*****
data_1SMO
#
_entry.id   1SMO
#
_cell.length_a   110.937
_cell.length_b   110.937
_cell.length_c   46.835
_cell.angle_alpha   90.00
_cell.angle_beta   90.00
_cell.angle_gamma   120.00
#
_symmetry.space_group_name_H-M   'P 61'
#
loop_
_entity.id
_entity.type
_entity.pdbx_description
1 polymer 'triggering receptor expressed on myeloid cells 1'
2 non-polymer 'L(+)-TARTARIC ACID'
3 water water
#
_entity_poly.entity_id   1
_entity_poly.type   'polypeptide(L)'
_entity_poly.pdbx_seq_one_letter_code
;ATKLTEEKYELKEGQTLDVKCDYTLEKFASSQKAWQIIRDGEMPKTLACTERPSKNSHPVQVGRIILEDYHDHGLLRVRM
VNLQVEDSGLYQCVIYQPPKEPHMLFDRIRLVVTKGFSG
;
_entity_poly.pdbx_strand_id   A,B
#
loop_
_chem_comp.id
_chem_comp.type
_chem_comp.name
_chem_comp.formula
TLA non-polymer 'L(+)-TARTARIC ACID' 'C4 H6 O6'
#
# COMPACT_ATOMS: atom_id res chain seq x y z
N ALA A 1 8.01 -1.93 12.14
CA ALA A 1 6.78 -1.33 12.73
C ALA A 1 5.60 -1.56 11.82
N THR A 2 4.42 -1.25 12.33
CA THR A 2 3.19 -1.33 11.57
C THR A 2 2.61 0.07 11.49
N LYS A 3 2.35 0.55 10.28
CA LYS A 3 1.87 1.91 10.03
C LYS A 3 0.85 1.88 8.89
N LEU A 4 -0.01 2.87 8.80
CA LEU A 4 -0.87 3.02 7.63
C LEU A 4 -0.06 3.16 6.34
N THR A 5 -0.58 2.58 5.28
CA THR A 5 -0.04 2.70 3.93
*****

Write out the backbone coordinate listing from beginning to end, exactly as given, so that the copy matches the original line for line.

data_1SMO
#
_entry.id   1SMO
#
_cell.length_a   110.937
_cell.length_b   110.937
_cell.length_c   46.835
_cell.angle_alpha   90.00
_cell.angle_beta   90.00
_cell.angle_gamma   120.00
#
_symmetry.space_group_name_H-M   'P 61'
#
loop_
_entity.id
_entity.type
_entity.pdbx_description
1 polymer 'triggering receptor expressed on myeloid cells 1'
2 non-polymer 'L(+)-TARTARIC ACID'
3 water water
#
_entity_poly.entity_id   1
_entity_poly.type   'polypeptide(L)'
_entity_poly.pdbx_seq_one_letter_code
;ATKLTEEKYELKEGQTLDVKCDYTLEKFASSQKAWQIIRDGEMPKTLACTERPSKNSHPVQVGRIILEDYHDHGLLRVRM
VNLQVEDSGLYQCVIYQPPKEPHMLFDRIRLVVTKGFSG
;
_entity_poly.pdbx_strand_id   A,B
#
loop_
_chem_comp.id
_chem_comp.type
_chem_comp.name
_chem_comp.formula
TLA non-polymer 'L(+)-TARTARIC ACID' 'C4 H6 O6'
#
# COMPACT_ATOMS: atom_id res chain seq x y z
N ALA A 1 8.01 -1.93 12.14
CA ALA A 1 6.78 -1.33 12.73
C ALA A 1 5.60 -1.56 11.82
N THR A 2 4.42 -1.25 12.33
CA THR A 2 3.19 -1.33 11.57
C THR A 2 2.61 0.07 11.49
N LYS A 3 2.35 0.55 10.28
CA LYS A 3 1.87 1.91 10.03
C LYS A 3 0.85 1.88 8.89
N LEU A 4 -0.01 2.87 8.80
CA LEU A 4 -0.87 3.02 7.63
C LEU A 4 -0.06 3.16 6.34
N THR A 5 -0.58 2.58 5.28
CA THR A 5 -0.04 2.70 3.93